Transgender and Epilepsy Health

The medical and social considerations facing transgender people with epilepsy

As a young person with epilepsy, there’s no doubt things that you’ve had to think about and deal with that many other young people haven’t. Taking anti-seizure medications, or ASMs, having regular appointments with your epilepsy doctors and the worry of having seizures may all be part of your everyday life.

If you are also transgender or you’re seeking a diagnosis for your gender dysphoria, then you’ll have other medical and social considerations as well as those concerning your epilepsy.

You may be aware too, that some ASMs can interact with some of the medications used to help you with your transition.

In this article, we’re going to talk about what these interactions might be, and what support is available to you to ensure that all of your medications are providing you with the best support and care.

The possible risks of taking ASMs and hormone medications at the same time

According to the Office for National Statistics, there are between 200,000 and 500,000 transgender people currently living in the UK. This is enough to fill Wembley Stadium 5 times over! Although you might at times feel alone, you’re not on your own in going through the physical, emotional and social struggles you might have had or be currently experiencing.

Being medically diagnosed with gender dysphoria or at any stage of your gender reassignment, you will be receiving medical care. You may be being prescribed medications, in particular, hormonal medications, that will help you through your transition.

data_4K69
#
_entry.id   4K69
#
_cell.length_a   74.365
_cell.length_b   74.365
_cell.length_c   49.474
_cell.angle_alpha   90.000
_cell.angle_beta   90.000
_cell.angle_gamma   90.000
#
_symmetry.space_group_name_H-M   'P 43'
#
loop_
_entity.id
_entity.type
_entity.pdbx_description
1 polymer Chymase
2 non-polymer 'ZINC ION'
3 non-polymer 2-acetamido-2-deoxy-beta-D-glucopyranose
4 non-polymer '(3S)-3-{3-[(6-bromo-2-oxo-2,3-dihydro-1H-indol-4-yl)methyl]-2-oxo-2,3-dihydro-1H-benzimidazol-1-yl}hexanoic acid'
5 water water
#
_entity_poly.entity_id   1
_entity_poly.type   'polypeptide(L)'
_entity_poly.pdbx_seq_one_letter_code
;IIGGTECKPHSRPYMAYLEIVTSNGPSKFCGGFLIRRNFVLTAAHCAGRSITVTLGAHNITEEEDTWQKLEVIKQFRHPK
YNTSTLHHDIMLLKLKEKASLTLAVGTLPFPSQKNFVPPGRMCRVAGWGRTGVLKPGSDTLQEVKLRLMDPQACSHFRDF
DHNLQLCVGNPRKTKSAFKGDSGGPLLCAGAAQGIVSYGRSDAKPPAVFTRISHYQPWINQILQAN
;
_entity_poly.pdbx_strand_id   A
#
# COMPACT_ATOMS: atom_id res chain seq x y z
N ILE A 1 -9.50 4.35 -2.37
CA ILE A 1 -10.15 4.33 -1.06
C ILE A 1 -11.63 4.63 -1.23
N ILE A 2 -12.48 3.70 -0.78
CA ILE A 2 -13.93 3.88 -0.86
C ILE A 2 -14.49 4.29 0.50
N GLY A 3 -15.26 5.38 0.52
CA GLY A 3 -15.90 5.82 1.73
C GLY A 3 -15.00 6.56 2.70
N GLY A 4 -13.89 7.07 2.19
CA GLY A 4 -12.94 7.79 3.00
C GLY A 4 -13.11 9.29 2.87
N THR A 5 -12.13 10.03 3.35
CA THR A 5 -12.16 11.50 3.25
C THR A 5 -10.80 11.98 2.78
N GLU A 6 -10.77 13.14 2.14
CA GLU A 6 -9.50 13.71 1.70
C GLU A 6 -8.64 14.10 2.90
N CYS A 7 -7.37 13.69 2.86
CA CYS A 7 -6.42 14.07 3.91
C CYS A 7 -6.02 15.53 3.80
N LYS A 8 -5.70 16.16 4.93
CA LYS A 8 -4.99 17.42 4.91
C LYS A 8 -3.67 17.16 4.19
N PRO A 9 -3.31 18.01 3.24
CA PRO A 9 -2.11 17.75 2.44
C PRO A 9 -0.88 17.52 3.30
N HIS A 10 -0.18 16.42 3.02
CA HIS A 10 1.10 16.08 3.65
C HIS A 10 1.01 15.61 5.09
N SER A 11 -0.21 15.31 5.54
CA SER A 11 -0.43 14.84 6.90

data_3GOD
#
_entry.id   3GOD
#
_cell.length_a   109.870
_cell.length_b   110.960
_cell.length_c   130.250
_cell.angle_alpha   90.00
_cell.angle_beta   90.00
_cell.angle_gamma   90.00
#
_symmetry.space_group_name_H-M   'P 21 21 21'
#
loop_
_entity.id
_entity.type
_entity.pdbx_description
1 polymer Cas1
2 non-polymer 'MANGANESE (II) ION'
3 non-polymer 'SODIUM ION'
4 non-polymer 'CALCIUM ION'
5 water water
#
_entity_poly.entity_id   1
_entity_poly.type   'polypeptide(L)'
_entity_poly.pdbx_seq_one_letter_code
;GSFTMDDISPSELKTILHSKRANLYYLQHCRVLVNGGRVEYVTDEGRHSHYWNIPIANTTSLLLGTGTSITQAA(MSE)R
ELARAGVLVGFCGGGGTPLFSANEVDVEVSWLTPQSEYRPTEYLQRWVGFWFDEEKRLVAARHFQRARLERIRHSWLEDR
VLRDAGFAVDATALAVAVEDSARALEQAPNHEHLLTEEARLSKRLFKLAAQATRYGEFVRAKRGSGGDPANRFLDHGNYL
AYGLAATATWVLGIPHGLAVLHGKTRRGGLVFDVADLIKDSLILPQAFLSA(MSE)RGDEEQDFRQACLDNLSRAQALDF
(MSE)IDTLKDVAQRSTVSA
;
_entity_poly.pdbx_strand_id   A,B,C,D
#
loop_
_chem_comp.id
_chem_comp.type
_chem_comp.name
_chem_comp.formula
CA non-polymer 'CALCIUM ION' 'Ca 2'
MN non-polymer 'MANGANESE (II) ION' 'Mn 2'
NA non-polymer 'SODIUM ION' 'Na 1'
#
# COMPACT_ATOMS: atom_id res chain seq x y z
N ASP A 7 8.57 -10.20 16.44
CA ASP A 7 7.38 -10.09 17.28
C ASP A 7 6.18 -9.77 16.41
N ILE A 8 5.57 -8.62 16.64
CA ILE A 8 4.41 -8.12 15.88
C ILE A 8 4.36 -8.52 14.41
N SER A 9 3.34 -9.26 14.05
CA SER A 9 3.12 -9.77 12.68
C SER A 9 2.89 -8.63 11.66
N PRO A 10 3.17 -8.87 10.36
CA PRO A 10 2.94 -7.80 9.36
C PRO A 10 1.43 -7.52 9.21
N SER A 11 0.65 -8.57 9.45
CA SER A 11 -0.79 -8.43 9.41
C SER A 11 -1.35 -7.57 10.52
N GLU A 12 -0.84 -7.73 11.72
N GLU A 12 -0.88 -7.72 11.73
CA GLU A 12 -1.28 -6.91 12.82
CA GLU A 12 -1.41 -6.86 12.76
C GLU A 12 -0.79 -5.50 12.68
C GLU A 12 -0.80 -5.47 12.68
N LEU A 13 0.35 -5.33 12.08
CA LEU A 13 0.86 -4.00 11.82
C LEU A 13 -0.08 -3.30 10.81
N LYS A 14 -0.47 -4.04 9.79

A recent study has shown that there are “multiple bidirectional interactions between ASMs and the commonly used treatments for aligning external sex characteristics with identified gender”.

This means that there can be harmful side effects from taking certain medications at the same time, which may cause one or multiple medications to not have the desired effect. For example, taking some hormonal medications alongside ASMs could interfere with the hormone levels in your body, affecting the progress of your transition and can depend on whether you are transitioning from male to female or female to male. Some hormonal replacement therapy might also cause your ASMs to be less effective or impact seizure frequency.

Ensuring that your medications are providing the best support

It can feel overwhelming, knowing that having epilepsy whilst being transgender can mean that your medications can interact with one another. But with honesty and transparency with your medical and support teams allowing them to prescribe the right combination of medications, this can be one less thing to be concerned about.

It’s important that all of your medical teams have all of your medical notes, and that you feel comfortable talking to each of your teams about your whole wellbeing, not just the aspect of your health that they’re an expert in.

You are so much more than your seizures, and with a holistic approach, your appointments with your epilepsy medical teams can be about you as a whole and not just your epilepsy.

Having a chronic medical condition as well as making your way through transition and having the confidence to be yourself can be difficult and challenging. However, with the right support from both your epilepsy doctors and your gender affirmation teams, there’s no need for there to be any danger to you, leaving you to get on with being you.

And don’t forget, here at Young Epilepsy, we’re here for you and nothing is off limits. We already think you deserve congratulating for taking the steps to being the true you. But if you’re having difficulty expressing who you are to your epilepsy team, we can help you with opening up the conversations that will help you lead the life you so thoroughly deserve.